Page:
Clara Zetkin

The Women’s Movement

The Third Anniversary of the Kommunistka,
the Women’s Organ of Soviet Russia’s
Proletarian Revolution

(28 June 1923)

Source: International Press Correspondence, Vol. 3 No. 37 [27], 28 June 1923, pp. 467–468.
Transcription & HTML Markup: Einde O’Callaghan for the Marxists’ Internet Archive.
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Can it be only three years since the Kommunistka first appeared among our women comrades, among the proletarian and peasant women of Soviet Russia, as a friend and guide, going before to show the path, and to strengthen the forces of the women striving and fighting for their emancipation through socialism? How many and how mighty are the events which have been enacted during these three years in Soviet Russia itself, and in the world beyond its frontiers! Events numerous and important enough to fill whole volumes of history, were we to fully describe and examine them. Events such as generally require decades, or even centuries, to so transform the face of society of intervene so decisively in the life of the peoples. But the heroes of these events arise from classes hitherto consigned to the outer darkness, and who are now pressing forward into the full light of history – those classes which in other countries are still trampled under foot as mere refuse: the workers and peasants. The three years during which the Kommunistka has existed and carried on its work are not be measured by our common conceptions of time. These have been years of proletarian revolution, of the revolution arising from the creative masses, and it is this which imparts to the third anniversary of the Kommunistka its great importance.

And indeed: The work and value of the Kommunistka can only be properly estimated in the light of the great world historical happenings in which this women’s organ has originated, and which it serves. It is the concentration of something which has been evolving for centuries, the concentration of the longing and desire of innumerable generations. These three years have been filled with the life and work of revolution, above all of a proletarian revolution, which is not content – like a bourgeois revolution – with placing state power, in the hands of a class hitherto dominated and suppressed, but which at once entrusts the state power of this class with an enormous task: that of revolutionizing economics and society in accordance with that communism which alone is capable of giving to the weary and sorrow laden, and therefore to women, their share of the sunshine of perfect freedom, their share of every gift and opportunity common to humanity.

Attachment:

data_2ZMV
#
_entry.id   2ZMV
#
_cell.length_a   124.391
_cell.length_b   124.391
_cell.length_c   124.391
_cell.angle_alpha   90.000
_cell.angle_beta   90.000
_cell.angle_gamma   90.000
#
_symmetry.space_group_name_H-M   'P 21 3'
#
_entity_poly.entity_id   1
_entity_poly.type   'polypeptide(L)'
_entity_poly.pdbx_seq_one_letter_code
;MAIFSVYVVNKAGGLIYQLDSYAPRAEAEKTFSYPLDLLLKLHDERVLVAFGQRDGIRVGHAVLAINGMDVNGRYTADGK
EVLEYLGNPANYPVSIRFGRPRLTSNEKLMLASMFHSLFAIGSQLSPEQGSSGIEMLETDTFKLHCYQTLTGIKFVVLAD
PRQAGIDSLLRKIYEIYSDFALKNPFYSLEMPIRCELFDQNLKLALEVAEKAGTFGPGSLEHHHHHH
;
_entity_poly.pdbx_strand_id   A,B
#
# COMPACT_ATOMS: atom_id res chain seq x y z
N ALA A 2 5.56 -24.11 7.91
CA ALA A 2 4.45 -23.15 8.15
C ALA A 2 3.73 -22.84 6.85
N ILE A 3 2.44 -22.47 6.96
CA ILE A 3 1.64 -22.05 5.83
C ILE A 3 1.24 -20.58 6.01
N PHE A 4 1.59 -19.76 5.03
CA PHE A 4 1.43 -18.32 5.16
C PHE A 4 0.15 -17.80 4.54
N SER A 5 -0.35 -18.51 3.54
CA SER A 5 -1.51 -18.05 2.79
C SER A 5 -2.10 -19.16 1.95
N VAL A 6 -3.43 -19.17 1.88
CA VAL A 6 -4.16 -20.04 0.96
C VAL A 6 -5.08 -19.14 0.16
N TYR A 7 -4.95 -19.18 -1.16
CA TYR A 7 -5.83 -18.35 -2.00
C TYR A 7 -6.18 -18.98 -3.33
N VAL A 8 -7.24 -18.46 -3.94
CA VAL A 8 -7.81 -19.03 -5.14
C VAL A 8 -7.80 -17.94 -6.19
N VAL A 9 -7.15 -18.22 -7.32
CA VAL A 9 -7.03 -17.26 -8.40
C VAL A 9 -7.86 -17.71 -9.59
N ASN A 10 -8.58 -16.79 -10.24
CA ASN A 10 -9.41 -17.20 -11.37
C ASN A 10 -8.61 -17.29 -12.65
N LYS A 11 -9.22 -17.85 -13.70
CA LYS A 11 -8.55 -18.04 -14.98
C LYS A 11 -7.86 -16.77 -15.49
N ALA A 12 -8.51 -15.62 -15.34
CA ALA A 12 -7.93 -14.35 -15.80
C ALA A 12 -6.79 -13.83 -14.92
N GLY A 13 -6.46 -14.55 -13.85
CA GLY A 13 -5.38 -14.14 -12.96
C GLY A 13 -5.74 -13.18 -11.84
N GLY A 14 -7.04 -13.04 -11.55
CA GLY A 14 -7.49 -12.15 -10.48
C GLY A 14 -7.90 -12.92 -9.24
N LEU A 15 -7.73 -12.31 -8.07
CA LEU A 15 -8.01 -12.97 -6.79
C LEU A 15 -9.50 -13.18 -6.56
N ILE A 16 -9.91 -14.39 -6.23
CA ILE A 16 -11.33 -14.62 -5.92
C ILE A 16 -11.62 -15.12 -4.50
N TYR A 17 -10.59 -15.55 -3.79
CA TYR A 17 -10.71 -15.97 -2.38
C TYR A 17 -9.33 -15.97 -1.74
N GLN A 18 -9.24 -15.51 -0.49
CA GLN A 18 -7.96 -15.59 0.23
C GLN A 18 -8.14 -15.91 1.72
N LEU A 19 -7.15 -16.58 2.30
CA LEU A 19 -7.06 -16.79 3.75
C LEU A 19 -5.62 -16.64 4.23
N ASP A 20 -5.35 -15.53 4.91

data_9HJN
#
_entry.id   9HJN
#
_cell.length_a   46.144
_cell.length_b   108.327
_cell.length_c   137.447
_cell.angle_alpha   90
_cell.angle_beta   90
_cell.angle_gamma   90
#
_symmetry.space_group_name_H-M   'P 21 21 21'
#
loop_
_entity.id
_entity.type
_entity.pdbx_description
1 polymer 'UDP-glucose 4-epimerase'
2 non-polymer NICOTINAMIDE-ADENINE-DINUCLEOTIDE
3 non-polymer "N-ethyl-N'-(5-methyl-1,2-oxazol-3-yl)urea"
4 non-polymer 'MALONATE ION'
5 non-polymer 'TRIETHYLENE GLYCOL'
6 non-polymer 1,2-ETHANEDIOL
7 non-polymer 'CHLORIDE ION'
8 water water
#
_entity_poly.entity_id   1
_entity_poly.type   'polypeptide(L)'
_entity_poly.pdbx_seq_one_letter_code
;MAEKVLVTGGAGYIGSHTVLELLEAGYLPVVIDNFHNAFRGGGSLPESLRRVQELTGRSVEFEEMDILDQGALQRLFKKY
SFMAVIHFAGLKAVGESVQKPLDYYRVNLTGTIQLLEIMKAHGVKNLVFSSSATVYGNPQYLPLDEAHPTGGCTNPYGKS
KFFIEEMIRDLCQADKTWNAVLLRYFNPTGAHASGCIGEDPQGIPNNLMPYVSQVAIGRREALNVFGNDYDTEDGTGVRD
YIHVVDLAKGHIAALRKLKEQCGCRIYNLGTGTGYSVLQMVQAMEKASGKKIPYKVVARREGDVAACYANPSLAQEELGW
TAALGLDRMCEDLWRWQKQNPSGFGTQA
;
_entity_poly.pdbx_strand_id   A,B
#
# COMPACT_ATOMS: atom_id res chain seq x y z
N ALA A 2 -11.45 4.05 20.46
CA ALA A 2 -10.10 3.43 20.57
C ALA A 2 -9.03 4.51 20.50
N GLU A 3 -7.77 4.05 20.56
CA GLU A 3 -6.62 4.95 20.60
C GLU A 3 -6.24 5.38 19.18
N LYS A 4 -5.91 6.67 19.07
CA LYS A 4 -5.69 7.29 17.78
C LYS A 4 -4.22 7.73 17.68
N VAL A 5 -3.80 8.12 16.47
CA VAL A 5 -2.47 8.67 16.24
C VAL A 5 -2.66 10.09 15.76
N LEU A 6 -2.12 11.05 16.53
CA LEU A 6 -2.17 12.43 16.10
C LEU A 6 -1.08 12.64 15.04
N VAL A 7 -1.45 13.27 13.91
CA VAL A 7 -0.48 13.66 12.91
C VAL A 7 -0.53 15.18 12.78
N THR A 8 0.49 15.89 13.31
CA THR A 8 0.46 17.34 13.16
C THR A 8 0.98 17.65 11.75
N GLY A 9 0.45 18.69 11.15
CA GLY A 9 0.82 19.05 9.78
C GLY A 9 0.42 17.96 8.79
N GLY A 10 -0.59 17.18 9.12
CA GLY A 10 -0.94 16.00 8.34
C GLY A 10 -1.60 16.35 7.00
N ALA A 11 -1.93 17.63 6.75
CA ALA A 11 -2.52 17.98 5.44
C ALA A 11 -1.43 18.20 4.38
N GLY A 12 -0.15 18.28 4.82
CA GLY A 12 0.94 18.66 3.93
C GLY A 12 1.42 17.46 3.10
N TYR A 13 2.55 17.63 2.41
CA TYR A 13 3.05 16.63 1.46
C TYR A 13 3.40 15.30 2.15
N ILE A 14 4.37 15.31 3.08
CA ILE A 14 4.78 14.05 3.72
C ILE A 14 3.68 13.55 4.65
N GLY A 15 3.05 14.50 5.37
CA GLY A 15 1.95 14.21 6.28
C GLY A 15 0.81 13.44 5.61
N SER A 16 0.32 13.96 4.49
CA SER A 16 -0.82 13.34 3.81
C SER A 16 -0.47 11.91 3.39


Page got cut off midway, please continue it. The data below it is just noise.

The Kommunistka appeared as an organ of a revolution which was already able to boast of proud victories. But precisely for this reason, the tasks confronting the revolution were the more gigantic and difficult. It had to defend what it had won against the treacherous and unscrupulous attacks of counter-revolution at home, and against the no less treacherous and unscrupulous machinations of the world bourgeoisie. At the same time it had to devote a great part of its energies to the construction and improvement of economics, to their renewal and development in accordance with communist ideals. And Russia’s economics were, for the most part, still deep in the morass of backwardness, still suffering from the effects of the worst sins of capitalism and Czarism, and shaken to their foundations by tire crime of the predatory world war. The Russian workers had no one to help them in this unheard of task. The proletariats of the highly developed capitalist countries had allowed themselves to be inoculated with the virus of diffidence, of lack of confidence in their own powers. They started back in alarm from the fulfilment of their historic duty of carrying on the world revolution begun by their Russian brothers and sisters. Soviet Russia has been the scene of a Titanic battle for the development of a new world order, of a world which is to realize the dream of the thinkers, poets, and prophets, a world which is to satisfy that cry of lamentation and hope which such innumerable millions have uttered all through the history of mankind: a society of liberty, equality, and fraternity for all, a society of peace on earth and goodwill among all men!

The proletarian and peasant women of Soviet Russia, whose torchlight is the Kommunistka, have never been mere inactive spectators of this struggle. Their whole will and capacity are devoted to its service. The proletarian revolution is flesh of their flesh, bone of their bone, spirit of their spirit. Was it not working women and soldiers’ wives who first sounded the alarm bell of revolution, and demonstrated in tens of thousands in the streets of Petrograd, crying out: Bread and peace! Women were lacking in no struggle in which the workers, led by Bolsheviki with clear aims, fought for the conquest of political power; and women have been among the victims ot these struggles. Women have played their part as fighters, defying death, as nurses, as commissaries, and in many other responsible positions in the rank and file of the heroic Red Army, when this was defending the soil of Soviet Russia, sacred to the revolution, against the armies of Yudenitch, Denikin. Koltchak, Wrangel, and the bands of White Guard Poland. Millions of working and peasant women have undergone every deprivation in the “trenches” of industry and agriculture, and thereby helped to render the Red Army invincible. With burning hearts, and with never-resting hands, they took up arms against the famine catastrophe and its frightful results in 1921. With utter self-abnegation they have worked for the economic and social structure in which free and happy human beings are to dwell.